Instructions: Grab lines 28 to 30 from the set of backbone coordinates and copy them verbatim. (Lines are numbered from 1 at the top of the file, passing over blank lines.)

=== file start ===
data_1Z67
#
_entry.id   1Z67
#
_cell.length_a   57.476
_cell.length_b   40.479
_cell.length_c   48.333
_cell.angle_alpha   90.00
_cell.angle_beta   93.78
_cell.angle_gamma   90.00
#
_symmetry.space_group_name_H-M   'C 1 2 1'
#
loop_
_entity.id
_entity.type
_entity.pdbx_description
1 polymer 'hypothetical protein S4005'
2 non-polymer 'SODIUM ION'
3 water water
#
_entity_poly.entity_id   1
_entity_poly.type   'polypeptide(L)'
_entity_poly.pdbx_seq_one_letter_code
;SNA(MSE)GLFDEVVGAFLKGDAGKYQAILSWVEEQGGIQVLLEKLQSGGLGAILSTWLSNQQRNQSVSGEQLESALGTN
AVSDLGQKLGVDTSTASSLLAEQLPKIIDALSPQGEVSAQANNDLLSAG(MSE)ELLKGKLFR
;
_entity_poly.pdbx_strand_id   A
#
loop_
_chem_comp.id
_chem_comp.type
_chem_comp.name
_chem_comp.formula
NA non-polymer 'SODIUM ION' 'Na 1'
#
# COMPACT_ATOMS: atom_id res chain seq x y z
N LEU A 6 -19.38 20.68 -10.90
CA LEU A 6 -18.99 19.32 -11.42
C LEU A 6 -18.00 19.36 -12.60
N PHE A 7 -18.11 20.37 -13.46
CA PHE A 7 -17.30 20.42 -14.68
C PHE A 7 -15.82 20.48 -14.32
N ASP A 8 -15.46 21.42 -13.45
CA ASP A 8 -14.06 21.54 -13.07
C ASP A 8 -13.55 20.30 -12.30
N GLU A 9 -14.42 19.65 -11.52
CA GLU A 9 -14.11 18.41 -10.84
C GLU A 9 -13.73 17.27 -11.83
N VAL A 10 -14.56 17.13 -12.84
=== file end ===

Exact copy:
_entity_poly.pdbx_strand_id   A
#
loop_